Alcohol delivery app Drizly has agreed to tighten its data security and limit data collection to resolve federal regulators’ allegations that its security failures exposed the personal information of some 2.5 million customers.
The Federal Trade Commission announced the action Monday against Drizly, a Boston-based subsidiary of Uber that delivers beer, wine and spirits in states where it’s legal, and partners with retailers in hundreds of cities around the US. The proposed consent agreement with the FTC also names Drizly CEO James Cory Rellas. The regulators allege that the company and Rellas were alerted to security problems two years before the 2020 breach yet failed to act to protect consumers’ data.
Drizly agreed to put in a comprehensive data security program and establish security safeguards, and to limit future data collection or storage to that which is necessary for specific purposes. It will also destroy unnecessary data.
“Our proposed order against Drizly not only restricts what the company can retain and collect going forward but also ensures the CEO faces consequences for the company’s carelessness,” Samuel Levine, director of the FTC’s bureau of consumer protection, said in a statement. “CEOs who take shortcuts on security should take note.”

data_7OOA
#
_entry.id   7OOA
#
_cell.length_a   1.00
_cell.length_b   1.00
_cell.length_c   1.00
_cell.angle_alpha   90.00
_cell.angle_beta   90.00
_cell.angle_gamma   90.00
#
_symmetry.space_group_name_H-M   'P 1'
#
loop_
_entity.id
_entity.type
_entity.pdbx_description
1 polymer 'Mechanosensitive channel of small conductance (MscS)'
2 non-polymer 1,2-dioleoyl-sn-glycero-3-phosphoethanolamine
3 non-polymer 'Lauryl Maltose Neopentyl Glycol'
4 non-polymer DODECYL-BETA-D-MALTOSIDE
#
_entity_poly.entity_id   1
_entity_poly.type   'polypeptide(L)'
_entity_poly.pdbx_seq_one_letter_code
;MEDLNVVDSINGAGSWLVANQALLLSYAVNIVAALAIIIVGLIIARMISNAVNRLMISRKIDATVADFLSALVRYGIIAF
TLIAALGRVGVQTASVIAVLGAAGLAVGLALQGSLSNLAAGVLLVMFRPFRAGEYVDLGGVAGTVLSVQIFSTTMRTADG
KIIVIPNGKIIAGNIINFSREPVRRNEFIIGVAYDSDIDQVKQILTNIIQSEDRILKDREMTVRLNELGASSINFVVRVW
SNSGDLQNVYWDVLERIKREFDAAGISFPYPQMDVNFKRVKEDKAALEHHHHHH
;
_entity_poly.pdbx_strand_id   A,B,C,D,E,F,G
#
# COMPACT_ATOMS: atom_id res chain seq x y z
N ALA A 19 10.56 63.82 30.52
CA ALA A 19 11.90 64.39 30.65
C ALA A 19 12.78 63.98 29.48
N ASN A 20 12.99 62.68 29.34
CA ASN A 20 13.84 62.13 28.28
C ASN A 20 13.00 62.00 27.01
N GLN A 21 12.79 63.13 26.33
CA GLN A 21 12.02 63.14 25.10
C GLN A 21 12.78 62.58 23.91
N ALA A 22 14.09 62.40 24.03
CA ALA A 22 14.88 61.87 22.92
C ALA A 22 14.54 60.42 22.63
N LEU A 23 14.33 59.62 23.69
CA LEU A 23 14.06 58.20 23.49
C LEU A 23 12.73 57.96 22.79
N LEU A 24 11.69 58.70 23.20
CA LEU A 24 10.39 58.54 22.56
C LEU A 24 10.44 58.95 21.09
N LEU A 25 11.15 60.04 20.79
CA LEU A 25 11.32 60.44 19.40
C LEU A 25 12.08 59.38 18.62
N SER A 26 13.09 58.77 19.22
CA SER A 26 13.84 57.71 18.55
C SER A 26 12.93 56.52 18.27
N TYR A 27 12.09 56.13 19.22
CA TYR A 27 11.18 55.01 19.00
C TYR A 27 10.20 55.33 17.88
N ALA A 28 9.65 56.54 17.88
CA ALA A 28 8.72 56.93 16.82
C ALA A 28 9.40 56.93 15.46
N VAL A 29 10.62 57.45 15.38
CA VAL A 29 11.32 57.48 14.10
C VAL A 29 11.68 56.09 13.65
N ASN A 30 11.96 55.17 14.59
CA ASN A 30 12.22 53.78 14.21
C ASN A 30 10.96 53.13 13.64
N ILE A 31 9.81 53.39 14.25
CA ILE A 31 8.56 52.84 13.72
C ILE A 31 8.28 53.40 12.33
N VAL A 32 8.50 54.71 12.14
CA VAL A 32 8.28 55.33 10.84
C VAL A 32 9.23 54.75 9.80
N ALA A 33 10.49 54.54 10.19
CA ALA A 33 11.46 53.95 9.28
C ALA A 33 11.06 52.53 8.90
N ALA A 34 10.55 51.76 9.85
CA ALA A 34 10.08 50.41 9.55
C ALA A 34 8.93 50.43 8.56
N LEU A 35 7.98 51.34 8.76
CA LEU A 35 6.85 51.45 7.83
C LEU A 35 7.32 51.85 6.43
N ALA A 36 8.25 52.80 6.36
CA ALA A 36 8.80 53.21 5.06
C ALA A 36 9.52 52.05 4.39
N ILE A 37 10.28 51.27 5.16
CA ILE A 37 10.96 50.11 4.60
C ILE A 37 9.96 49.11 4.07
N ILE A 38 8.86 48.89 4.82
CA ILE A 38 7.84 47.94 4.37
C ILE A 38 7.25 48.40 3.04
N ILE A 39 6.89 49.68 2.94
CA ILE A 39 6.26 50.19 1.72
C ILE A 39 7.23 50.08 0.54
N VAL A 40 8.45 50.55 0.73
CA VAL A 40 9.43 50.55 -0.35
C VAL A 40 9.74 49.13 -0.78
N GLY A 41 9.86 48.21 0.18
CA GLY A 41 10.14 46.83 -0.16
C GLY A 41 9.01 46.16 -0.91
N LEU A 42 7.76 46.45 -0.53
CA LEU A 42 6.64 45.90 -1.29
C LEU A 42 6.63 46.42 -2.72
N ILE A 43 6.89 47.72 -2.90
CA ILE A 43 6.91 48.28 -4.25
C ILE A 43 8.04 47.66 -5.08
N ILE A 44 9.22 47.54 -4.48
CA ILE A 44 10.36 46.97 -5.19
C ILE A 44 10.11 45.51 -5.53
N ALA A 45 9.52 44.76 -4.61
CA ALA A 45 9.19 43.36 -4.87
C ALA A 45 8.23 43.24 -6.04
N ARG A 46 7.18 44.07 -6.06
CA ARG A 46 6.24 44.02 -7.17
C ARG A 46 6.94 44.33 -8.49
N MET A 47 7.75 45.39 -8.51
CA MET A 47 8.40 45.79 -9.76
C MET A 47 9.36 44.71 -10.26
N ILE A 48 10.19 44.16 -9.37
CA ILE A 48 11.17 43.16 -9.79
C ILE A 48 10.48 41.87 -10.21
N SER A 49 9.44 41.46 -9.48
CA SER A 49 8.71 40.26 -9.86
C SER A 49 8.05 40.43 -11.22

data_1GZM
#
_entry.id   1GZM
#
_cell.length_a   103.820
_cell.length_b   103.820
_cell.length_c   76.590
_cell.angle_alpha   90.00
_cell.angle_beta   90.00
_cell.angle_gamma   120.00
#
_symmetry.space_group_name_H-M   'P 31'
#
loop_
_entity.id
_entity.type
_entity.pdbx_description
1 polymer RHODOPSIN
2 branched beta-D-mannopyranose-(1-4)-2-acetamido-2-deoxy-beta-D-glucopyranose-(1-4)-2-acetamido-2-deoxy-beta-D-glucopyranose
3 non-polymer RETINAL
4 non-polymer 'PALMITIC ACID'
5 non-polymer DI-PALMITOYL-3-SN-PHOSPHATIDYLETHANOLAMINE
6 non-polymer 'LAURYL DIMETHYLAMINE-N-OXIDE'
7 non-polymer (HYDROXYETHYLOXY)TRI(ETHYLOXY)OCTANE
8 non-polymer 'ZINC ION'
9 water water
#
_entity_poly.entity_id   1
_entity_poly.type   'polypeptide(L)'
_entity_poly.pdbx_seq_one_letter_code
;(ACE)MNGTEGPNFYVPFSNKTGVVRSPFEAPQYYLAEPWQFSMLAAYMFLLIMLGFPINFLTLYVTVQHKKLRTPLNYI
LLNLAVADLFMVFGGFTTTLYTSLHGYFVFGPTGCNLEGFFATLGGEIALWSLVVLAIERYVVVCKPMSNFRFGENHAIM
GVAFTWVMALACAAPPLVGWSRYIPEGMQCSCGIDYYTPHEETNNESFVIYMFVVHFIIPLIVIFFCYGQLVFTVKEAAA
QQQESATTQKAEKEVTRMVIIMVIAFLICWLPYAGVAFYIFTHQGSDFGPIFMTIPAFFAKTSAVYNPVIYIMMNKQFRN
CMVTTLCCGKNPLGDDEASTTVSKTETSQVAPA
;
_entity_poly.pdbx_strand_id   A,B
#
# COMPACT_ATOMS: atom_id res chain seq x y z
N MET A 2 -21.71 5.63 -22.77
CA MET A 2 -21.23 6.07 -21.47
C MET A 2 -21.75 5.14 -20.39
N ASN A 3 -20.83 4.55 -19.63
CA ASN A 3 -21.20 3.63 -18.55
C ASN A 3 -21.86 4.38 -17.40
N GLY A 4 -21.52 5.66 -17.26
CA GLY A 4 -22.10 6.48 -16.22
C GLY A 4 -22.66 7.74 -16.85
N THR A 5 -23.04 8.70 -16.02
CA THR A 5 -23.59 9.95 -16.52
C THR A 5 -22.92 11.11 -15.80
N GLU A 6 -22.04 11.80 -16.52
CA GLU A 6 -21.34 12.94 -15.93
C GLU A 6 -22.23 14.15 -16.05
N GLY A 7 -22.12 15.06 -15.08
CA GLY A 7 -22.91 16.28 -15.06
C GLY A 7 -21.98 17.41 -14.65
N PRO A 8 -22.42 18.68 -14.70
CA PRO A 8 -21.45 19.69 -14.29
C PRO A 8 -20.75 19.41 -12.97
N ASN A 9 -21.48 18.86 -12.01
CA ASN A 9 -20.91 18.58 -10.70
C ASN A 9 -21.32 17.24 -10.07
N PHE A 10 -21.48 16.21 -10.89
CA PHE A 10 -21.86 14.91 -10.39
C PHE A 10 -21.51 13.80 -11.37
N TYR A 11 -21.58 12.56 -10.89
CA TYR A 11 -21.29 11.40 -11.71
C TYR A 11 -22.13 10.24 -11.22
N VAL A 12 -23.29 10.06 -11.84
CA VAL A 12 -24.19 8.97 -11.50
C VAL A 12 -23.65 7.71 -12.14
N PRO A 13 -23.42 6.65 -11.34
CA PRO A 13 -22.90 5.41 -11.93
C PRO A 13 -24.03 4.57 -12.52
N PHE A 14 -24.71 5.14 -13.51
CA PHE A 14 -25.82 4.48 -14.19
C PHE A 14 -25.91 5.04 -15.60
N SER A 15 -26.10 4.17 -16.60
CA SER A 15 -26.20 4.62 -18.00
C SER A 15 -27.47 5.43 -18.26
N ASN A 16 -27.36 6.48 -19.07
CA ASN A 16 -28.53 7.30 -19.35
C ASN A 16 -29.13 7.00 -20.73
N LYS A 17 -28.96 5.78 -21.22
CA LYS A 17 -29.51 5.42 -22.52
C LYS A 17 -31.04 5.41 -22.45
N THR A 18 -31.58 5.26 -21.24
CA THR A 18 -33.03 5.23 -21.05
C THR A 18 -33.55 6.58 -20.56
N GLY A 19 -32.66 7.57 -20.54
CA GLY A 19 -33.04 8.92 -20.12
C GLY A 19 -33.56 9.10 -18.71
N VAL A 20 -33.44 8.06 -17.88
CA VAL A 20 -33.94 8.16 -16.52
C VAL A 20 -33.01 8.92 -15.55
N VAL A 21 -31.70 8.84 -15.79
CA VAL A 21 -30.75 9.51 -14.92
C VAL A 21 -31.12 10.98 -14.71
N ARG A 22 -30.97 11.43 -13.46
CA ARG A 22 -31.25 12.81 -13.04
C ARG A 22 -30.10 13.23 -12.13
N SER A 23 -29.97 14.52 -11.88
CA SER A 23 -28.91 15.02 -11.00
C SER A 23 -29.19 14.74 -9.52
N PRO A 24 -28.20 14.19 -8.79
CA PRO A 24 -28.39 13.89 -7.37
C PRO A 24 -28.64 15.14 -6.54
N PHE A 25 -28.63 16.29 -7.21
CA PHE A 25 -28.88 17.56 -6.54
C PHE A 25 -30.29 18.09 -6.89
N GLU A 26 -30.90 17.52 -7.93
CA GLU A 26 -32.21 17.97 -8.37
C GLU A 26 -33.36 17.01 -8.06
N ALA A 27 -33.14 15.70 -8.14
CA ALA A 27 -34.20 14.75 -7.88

Drizly collects and stores on Amazon Web Services cloud-computing service a wide range of personal data from customers such as email and postal addresses, phone numbers, geolocation information and data purchased from third parties, according to the FTC.
“We take consumer privacy and security very seriously at Drizly, and are happy to put this 2020 event behind us,” the company said in a statement.
The proposed consent agreement will be opened to public comment for 30 days, after which the FTC will decide whether to make it final.